Megan Torres and Janelle Faison stood up to their children’s private Montessori school in 2019 after the director locked herself and Janelle’s four-year-old child in a room the size of a closet.
Prior to this incident, Megan’s 6-year-old son was asked to leave the school mid-year. Megan’s son’s contract was canceled by the Director the same day Megan complained of intimidation and tone policing from a different administrator, a woman of color.
The abrupt timing of this dismissal resulted in the loss of over $50k in state-issued scholarship funds for Megan’s son. Despite Ohio Senator Maharath making a statement to reconsider the scholarship due to concerns of bias, and a former teacher alleging bias, the state agency in charge of the scholarship and finally, governor Mike DeWine denied reconsideration. (It’s worth noting that DeWine’s communication advisor is on the school board of directors and that the Director of the Montessori worked in the past as the Assistant Bureau Chief of the Childcare Division at the Ohio Department of Job and Family Services, the same division charged with investigating the alleged misconduct involving one of the children.)
With the help of local organizers, both mothers held a protest on the first day of school to draw attention to the use of seclusion in schools and tone policing Black women. They rallied a robust antiracist online community using the hashtag #weseeCMEC to highlight unfair and often unconscious bias from white people that cause trauma for Black parents and children at school. Their story was picked up by NPR. Megan’s story used as a case study for unconscious bias at last year’s American Montessori Society national conference by Montessorians for Social Justice.
Their story is a case study for bystanders in what to do (and what not to do) when you find yourself observing blatant injustice.
EbonyJanice is the founder of Black Girl Mixtape, a multi-platform safe think-space, centering the intellectual authority of black women in the form of a lecture series, a podcast, and an online learning institute lead by black women scholars. Learn more at her website www.thefreepeopleproject.com
In this episode, Myisha T from Check Your Privilege joins Jen to discuss the book How To Be Less Stupid About Race by Crystal M. Fleming. The book is a must-read for anyone stepping into anti-racism work. Listen in as Jen and Myisha talk about their own experiences in anti-racism conversations and share their takeaways from the book.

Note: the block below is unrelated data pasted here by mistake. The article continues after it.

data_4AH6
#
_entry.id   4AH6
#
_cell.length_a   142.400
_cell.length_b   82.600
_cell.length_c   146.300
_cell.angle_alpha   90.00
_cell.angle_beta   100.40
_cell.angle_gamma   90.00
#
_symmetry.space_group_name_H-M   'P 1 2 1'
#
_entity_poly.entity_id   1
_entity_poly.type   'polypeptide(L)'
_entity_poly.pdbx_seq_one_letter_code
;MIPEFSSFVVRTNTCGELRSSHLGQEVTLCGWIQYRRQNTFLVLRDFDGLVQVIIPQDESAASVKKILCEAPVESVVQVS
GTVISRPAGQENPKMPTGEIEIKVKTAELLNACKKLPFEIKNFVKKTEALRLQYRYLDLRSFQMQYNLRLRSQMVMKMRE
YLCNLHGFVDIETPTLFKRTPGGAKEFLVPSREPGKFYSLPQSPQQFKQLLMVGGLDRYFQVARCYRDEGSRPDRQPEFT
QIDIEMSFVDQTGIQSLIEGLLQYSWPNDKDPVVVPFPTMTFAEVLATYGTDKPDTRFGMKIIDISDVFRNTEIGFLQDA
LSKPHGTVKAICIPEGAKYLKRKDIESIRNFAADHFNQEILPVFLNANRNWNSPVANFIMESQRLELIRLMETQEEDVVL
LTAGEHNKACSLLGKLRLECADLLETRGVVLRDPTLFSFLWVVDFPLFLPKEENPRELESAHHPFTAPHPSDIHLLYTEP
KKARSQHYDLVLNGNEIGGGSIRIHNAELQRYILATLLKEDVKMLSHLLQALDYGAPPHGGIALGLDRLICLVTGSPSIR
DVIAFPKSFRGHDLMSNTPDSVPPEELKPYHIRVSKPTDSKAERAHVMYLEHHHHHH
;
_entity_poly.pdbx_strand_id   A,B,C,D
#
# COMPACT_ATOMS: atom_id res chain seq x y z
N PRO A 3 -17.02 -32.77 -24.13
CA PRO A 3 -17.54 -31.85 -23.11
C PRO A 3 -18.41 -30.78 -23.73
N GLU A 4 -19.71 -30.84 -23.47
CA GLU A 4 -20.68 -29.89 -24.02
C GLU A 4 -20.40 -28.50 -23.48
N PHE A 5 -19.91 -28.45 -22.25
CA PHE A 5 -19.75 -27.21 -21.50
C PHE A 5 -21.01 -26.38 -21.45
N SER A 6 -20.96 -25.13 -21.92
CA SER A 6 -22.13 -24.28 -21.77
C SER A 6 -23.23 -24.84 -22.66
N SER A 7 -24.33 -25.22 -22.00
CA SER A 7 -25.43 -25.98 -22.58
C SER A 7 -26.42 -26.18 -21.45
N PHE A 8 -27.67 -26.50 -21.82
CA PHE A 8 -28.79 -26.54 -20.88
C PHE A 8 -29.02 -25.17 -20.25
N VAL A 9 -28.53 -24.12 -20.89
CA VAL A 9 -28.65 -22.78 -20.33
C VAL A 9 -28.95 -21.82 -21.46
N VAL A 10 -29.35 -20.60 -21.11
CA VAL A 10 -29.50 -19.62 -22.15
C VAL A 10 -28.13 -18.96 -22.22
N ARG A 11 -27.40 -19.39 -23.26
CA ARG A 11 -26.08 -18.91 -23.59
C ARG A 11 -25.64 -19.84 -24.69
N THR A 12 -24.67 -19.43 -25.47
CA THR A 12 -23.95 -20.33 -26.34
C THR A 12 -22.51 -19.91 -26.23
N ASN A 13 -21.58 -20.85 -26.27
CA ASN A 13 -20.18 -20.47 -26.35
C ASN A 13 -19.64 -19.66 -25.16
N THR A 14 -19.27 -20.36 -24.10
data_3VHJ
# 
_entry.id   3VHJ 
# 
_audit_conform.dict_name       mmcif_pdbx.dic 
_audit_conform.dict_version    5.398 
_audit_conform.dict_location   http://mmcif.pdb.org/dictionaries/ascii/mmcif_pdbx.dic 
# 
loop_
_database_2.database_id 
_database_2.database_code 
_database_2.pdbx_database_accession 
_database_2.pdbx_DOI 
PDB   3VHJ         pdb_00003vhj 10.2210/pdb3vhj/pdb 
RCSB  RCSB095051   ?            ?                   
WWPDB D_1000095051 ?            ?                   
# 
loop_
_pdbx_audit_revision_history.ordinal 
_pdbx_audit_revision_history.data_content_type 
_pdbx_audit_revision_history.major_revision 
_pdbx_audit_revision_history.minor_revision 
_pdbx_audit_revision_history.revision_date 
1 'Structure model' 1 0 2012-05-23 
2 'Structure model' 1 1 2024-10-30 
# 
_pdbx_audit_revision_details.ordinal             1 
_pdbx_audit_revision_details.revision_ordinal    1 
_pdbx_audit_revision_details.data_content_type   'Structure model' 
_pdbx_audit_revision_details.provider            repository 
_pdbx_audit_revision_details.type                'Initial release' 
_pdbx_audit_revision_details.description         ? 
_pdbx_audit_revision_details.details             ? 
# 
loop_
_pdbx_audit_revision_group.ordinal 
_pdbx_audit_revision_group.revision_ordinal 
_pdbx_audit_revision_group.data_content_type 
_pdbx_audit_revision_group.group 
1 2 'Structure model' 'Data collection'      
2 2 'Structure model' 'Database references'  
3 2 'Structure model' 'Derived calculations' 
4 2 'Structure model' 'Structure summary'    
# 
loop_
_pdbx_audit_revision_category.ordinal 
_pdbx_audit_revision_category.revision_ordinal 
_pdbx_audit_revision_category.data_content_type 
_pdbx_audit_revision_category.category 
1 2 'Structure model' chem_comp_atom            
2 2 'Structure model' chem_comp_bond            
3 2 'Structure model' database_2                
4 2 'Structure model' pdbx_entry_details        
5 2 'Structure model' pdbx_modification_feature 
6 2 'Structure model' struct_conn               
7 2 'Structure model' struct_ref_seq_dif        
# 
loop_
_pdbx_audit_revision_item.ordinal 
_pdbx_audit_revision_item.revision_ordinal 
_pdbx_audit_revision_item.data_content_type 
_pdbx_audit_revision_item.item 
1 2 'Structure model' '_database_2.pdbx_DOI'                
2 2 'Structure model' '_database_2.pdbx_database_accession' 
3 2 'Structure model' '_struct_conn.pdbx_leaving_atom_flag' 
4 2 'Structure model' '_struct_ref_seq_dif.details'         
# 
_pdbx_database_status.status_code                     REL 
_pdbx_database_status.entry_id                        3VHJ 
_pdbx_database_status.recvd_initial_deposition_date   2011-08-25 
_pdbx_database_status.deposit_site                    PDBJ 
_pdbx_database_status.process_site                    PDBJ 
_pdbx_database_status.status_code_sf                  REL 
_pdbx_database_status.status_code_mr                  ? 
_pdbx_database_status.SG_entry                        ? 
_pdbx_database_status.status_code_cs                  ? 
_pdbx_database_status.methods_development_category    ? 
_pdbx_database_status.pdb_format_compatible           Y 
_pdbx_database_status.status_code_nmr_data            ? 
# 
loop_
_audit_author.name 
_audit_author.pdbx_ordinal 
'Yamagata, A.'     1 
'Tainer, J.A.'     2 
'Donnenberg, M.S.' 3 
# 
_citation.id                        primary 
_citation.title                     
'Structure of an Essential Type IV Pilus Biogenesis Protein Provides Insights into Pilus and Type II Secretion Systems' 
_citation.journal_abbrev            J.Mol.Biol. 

An excerpt from the Beacon Press Website sums it up well: “Fleming unveils how systemic racism exposes us all to racial ignorance—and provides a road map for transforming our knowledge into concrete social change.”
We are reposting several of our favorite episodes, and this one is from a conversation with Andre Henry.
Andre is a writer and speaker with a passion for racial justice. He writes a weekly email giving practical insight on antiracism and nonviolent social change.
In this episode, Andre joins Jen to talk about the power of everyday people, the importance of doing the work to create the world we want to see, why hope is essential in this movement, and how people can come together to build the world they want to live in.
Join the Hope and Hard Pills Community at andrehenry.co
…Alternatively Titled: “Hello Chelsea, It’s Tina and Jen, Let’s Talk About Your Privilege”
On Friday, September 13th, Chelsea Handler released a documentary on Netflix called “Hello Privilege, It’s Me, Chelsea.” Being the anti-racism educator she is, Tina Strawn decided to check it out, and within days Tina and Jen had watched the documentary two times, talked about it over the phone, and decided to do a podcast discussing it.
If you’ve watched the documentary, plan on watching the documentary, or have absolutely no interest in watching the documentary- this episode is an essential listen as Tina challenges us to greater depth and accountability in the work of dismantling white supremacy and privilege.
Be sure to follow Tina Strawn on IG @tina_strawn_life or email her at firstname.lastname@example.org